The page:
In a release from Wilkes Barre City Administrator Drew McLaughlin:
CITY OF WILKES-BARRE PAYS ACT 120 PAY TO POLICE AND FIRE DEPARTMENT UNIONS
WILKES-BARRE – The City of Wilkes-Barre announced today that it would fulfill its contractual obligation to pay all Wilkes-Barre Police and Fire Department personnel their Act 120 pay despite repeated efforts by the administration to negotiate a concession agreement regarding the pay. The administration negotiated an agreement with the Local 104 Fire Fighter leaders that stipulated:
-If the Act 120 pay was conceded by the Police Benevolent Association [PBA] and Fire Fighters International Local 104, Teamsters and Local 1310 conceded a 3% contractual raise, then the city agreed to rehire the 11 laid off firefighters on 1/28/13.
-The city would not lay-off any fire fighters between 1/28/13 and 3/1/14.
The offer was dated as of January 10, 2013 and a vote was scheduled for last weekend. The vote was then postponed until yesterday. Similar votes were also postponed by the PBA and Local 1310 until after the fire fighters voted. Last night, the Local 104 leadership announced that a vote had been completed but they refused to tally the votes, electing to keep the results hidden in a lock-box. They incorrectly cited failed votes by both the PBA and 1310 as justification for not releasing the final verdict by their members. While the administration does not support the continued voting delay by any municipal union, both the PBA and 1310 merely postponed their votes. They did not reject the administration proposal outright. Leaders of the other municipal unions have publicly stated previously that if the fire fighters made a financial concession that they would respond accordingly.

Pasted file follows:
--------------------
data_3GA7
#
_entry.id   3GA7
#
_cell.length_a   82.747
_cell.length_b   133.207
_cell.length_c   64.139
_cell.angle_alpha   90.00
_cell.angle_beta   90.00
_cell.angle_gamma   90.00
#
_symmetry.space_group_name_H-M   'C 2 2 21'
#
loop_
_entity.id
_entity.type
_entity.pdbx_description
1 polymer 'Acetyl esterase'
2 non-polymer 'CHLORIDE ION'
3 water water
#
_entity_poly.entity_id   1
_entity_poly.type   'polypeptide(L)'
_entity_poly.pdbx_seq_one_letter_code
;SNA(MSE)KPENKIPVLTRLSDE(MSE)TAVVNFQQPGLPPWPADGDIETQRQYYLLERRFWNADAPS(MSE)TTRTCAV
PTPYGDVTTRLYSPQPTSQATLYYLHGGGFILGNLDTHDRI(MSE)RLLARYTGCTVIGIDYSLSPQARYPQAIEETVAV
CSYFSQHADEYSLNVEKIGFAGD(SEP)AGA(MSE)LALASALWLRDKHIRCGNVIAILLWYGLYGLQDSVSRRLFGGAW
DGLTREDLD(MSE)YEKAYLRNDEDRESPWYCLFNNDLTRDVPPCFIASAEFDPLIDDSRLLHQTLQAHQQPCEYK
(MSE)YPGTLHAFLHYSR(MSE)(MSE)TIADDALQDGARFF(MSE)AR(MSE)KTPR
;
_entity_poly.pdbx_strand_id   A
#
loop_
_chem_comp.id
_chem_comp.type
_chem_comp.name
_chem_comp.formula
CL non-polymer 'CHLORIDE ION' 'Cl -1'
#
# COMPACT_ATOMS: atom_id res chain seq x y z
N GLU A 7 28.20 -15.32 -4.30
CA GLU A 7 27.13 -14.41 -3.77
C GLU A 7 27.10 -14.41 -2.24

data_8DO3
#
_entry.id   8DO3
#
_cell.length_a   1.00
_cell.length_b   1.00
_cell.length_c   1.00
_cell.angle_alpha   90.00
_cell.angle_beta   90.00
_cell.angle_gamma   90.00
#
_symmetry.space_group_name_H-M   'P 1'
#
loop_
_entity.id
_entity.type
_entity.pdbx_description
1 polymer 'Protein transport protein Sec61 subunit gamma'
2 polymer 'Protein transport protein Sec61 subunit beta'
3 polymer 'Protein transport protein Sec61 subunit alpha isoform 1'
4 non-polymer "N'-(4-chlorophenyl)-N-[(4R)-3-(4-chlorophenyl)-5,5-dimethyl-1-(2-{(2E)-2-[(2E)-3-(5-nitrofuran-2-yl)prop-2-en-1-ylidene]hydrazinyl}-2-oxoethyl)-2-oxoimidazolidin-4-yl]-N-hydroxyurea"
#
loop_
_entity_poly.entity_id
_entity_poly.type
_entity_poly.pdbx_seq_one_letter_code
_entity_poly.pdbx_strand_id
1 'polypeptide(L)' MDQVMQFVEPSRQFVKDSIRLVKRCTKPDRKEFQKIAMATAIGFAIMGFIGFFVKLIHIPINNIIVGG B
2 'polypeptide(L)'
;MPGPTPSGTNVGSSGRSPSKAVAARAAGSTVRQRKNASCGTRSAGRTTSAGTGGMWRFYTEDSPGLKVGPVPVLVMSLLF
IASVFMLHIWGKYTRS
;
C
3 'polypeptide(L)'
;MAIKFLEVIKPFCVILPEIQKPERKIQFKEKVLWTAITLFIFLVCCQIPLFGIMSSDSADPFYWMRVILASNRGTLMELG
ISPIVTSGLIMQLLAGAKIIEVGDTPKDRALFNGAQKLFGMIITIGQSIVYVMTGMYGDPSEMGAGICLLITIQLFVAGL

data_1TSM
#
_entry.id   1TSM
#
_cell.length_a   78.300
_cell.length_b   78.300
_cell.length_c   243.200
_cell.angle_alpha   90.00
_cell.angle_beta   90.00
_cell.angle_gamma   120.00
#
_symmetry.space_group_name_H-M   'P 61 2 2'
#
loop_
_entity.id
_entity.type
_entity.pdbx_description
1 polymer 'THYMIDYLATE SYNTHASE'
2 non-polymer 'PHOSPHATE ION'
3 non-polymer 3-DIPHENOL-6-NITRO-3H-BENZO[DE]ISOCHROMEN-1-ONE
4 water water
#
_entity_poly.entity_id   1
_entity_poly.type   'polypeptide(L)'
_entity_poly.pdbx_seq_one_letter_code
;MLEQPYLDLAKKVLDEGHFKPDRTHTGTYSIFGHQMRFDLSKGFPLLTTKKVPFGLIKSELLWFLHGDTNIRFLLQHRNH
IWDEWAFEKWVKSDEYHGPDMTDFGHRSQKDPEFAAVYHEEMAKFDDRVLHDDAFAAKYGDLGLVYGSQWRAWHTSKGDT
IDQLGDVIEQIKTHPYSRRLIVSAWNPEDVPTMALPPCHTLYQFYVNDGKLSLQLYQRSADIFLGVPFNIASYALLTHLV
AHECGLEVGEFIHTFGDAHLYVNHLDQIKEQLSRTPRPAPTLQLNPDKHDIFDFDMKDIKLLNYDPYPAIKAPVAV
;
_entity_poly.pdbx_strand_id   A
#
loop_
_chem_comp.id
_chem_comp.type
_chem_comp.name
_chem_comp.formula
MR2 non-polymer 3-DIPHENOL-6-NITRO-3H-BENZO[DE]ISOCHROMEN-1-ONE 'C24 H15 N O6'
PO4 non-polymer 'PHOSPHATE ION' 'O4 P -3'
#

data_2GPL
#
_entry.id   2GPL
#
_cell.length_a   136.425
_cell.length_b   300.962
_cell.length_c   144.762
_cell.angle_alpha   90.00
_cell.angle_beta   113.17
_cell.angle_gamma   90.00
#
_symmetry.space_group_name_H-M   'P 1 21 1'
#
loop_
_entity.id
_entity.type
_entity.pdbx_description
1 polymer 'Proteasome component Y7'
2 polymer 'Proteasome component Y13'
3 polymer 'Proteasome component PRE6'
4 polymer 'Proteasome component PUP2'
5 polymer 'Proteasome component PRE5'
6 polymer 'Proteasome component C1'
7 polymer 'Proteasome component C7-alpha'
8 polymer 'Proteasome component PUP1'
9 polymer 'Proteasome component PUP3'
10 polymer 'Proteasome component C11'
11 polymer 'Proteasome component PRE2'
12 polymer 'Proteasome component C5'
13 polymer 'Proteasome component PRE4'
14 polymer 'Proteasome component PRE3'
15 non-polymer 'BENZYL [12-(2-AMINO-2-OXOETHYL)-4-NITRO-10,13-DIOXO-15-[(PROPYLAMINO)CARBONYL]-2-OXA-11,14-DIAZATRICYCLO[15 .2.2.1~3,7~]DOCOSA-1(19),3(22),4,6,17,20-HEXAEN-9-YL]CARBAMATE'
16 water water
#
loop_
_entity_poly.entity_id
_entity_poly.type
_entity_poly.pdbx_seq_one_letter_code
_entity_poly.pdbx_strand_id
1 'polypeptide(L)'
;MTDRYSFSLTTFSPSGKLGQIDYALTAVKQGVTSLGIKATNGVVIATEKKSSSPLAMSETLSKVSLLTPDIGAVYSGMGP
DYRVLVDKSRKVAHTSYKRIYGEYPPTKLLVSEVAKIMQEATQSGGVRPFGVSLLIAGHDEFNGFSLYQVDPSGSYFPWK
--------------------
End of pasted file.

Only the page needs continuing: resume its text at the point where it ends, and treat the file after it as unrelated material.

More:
The administration has offered a pathway for significant, guaranteed cost savings that would bring back 11 fire fighters within two weeks and it has been torpedoed unnecessarily again and again.
“I am extremely disappointed that even the most basic of concessions to guarantee savings and rehire 11 fire fighters immediately is unobtainable,” said Mayor Thomas M. Leighton, “There is no risk or harm to voting this measure up or down. The people of Wilkes-Barre who bear the brunt of financing the government want to see the largely unionized employee workforce share in the sacrifice.”
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